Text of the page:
Bitcoin’s physicality means that it can survive catastrophes

One of the arguments that people who believe gold to be a superior form of sound money to Bitcoin is that Bitcoin relies on electricity and computers. They argue that, if a civilizational collapse were to occur that would disrupt electricity for an extended period of time, or even permanently, then Bitcoin would be useless. However, this view is mistaken. Bitcoin’s physicality allows it to survive almost any catastrophe. A famous moment from Hollywood will help illustrate the point.

The 1999 movie Fight Club famously ends with the destruction of all consumer debt. In the final scene, we watch the anti-heroes look out the windows of a skyscraper, gazing upon collapsing buildings. We are told that these buildings contained all records of consumer debt. With the buildings destroyed, the debt is wiped out, and “financial equilibrium” is restored.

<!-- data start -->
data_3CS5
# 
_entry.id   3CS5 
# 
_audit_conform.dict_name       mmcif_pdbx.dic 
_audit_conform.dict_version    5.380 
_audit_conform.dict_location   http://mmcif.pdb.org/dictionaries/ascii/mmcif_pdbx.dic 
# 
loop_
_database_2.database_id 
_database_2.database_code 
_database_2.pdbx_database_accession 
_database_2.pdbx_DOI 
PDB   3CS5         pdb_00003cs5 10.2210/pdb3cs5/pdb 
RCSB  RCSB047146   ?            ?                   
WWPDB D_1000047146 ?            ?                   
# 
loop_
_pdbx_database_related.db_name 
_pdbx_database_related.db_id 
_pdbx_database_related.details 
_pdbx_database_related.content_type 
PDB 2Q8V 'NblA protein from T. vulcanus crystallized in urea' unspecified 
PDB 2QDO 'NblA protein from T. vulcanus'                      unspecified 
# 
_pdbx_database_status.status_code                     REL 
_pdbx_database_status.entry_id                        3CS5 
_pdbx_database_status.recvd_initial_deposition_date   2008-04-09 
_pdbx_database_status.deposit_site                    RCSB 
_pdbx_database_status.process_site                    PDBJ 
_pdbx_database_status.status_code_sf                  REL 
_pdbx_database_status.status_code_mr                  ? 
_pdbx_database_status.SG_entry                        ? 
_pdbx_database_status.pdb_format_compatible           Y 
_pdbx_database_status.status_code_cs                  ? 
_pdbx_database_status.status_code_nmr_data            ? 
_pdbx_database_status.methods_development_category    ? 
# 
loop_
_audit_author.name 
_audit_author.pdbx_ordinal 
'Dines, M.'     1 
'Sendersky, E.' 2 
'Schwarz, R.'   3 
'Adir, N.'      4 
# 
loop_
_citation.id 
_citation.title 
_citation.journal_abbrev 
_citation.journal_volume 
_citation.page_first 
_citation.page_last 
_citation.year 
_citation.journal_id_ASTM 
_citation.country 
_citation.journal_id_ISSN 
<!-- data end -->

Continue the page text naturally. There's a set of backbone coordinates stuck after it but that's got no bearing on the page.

Although it makes for a thought provoking ending, audiences watching the movie had trouble suspending disbelief in this scene. Are we really supposed to believe that all records of consumer debt are held in a few buildings? Even dozens of buildings? Intuitively, we would assume that there must be copies of these records spread all over the world, in various cities, computers, and files. Even if most of these records were destroyed, although recovery may be slow, copies would eventually be located and the pre-existing state of credit and debt would be restored.

The Bitcoin blockchain is much more robust even than records of consumer debt. The Bitcoin ledger doesn’t exist in a single location or even a handful of locations; it’s replicated across thousands of nodes worldwide, at almost every imaginable longitude and latitude. Each node holds a physical copy of the ledger in its flash memory, and collectively, all of the Bitcoin nodes serve as an absurdly redundant global backup system. They all talk to each other and confirm that their physical states are identical to each other.

In fact, planet Earth is continuously bathed in the Bitcoin blockchain by satellites that broadcast it 24 hours a day. Even if internet connectivity were disrupted for an extended period in some locations, those locations could stay in sync with the Bitcoin network using an inexpensive radio dish.